Our esteemed Social Worker, Mr R who has helped us through some tricky times, recently talked to us about family traditions, ‘you know’ he said, ‘the sorts of things that are particular to your family, little phrases, particular names for things, days which are marked in special ways’.  He described these family oddities as the glue which sticks and binds and is the starting culture of a shared heritage.

Of course, when put on the spot for something like this, the mind goes blank.  (It is like being asked what your favourite books or albums are and inexplicably your brain is only able to access the late 1980s – ‘yes I very much enjoy The Bone People and kd Lang).  So to Mr R, Rob and I both looked as though we lacked the imagination to create even the flimsiest of traditions.  The obvious family traditions are woven into the Big Days such as birthdays and (breathe out first) Christmas.  But for many adoptive families, the Big Days are littered with landmines, which are exploded by the trip wires of vague memories, broken attachments and shame. So for our families, more than most, our traditions have to be rooted in the every day, the mundane and also the bizarre.

Here are a selection of some of my favourite Donovan family traditions:

  • the person who creeps downstairs early in the morning and eats biscuits and cake decorations is known as ‘the cupboard fairy’, we all know her human form, but we do not speak her name, for she knows who she is
  • the cloth which removed all signs of food around tiny mouths after mealtimes was affectionately known as ‘the magic flannel’, it has gone out of use, but it’s memory continues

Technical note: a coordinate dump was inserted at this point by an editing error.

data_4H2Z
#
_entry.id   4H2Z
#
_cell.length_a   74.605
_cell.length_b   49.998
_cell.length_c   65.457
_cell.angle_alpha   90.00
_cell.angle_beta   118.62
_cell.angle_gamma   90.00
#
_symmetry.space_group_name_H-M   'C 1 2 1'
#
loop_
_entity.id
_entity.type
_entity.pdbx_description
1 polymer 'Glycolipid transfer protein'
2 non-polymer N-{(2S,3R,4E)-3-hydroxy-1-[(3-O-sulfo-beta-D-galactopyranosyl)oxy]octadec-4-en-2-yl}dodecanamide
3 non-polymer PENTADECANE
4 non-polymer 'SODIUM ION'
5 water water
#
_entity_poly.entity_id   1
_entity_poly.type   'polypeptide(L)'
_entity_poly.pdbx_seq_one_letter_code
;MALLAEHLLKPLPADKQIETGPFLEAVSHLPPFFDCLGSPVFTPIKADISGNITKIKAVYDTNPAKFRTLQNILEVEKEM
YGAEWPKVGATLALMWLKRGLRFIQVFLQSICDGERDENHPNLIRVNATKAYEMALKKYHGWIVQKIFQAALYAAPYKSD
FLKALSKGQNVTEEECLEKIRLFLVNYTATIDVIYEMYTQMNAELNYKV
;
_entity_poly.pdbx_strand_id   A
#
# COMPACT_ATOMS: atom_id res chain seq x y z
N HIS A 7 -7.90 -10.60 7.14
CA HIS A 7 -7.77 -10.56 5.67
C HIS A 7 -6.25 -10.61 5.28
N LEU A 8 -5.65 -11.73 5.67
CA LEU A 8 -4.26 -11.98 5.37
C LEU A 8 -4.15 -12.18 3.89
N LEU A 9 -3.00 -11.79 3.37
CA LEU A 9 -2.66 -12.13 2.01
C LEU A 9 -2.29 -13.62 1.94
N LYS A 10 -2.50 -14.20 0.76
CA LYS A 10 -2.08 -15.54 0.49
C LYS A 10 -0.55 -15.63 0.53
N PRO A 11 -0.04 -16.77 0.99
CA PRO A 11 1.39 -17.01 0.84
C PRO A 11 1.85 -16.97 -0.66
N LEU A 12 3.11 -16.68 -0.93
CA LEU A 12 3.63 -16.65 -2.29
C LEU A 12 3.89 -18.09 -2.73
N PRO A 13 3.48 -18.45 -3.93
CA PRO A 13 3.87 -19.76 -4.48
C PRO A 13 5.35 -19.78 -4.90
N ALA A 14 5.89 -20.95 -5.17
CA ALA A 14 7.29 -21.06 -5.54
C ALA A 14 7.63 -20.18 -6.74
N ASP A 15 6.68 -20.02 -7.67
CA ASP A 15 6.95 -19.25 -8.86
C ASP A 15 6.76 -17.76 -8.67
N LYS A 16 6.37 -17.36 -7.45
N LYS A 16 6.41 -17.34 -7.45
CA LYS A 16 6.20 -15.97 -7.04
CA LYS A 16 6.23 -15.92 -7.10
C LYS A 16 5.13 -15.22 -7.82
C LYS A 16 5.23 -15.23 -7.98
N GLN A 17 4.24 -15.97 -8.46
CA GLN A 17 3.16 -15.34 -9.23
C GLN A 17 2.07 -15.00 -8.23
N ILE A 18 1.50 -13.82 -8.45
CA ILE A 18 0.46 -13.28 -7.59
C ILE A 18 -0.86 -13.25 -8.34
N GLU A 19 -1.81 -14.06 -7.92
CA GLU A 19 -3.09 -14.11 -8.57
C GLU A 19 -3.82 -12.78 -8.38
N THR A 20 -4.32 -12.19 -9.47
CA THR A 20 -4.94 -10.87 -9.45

• ‘I’m Thinking About My Doorbell. When You Gonna Ring It?  When You Gonna Ring It?’ by the White Stripes is the family anthem, we all know the words and can air drum along to it, the little Donovans are yet to understand the true meaning of the lyrics
  • we have our own Donovan family ranking system for swear words which starts with ‘arse’ and ends with, well, a word which came up when whilst we were reading Charlie and the Chocolate Factory with the eldest Donovan child, which I shall leave for you dear readers to deduce.

And all these strange terms and quirky little songs and the memories which they hold, all play their part in giving us a shared language with which we can celebrate the good times.

E-Petition, Rights for adopted children formerly in Local Authority Care

When our son started to have significant problems at school, it came as a shock to our family that the state had no legal obligation to provide either psychological or educational support for him.  If we had fostered and not adopted him, he would have been eligible to receive the support he needed.  The impact upon chlldren of neglect and abuse is obviously not washed clean by the granting of an adoption order, but the beaurocracy chooses not to see it that way.  Adoptive parents are left fighting a system for help, when their time and energies are already under great strain.  Adoptive children are left to fail, which only goes to reinforce their view of themselves, that what has happened to them is their fault.  At the same time that these huge demands are put upon adoptive parents, we are told that there is a desperate shortage of adopters.  There could well be a connection.  It is estimated that for each child adopted the state saves a million pounds.  It does not seems unfair that a small part of this saving should go towards supporting some of our most vulnerable children. 

An e-petition has been posted on the government website which seeks to rectify this situation.  It hits the nail on the head.  I urge everyone to take two minutes, follow the link and to sign the petition.  It could make a real difference to thousands of children who have the right to a second chance.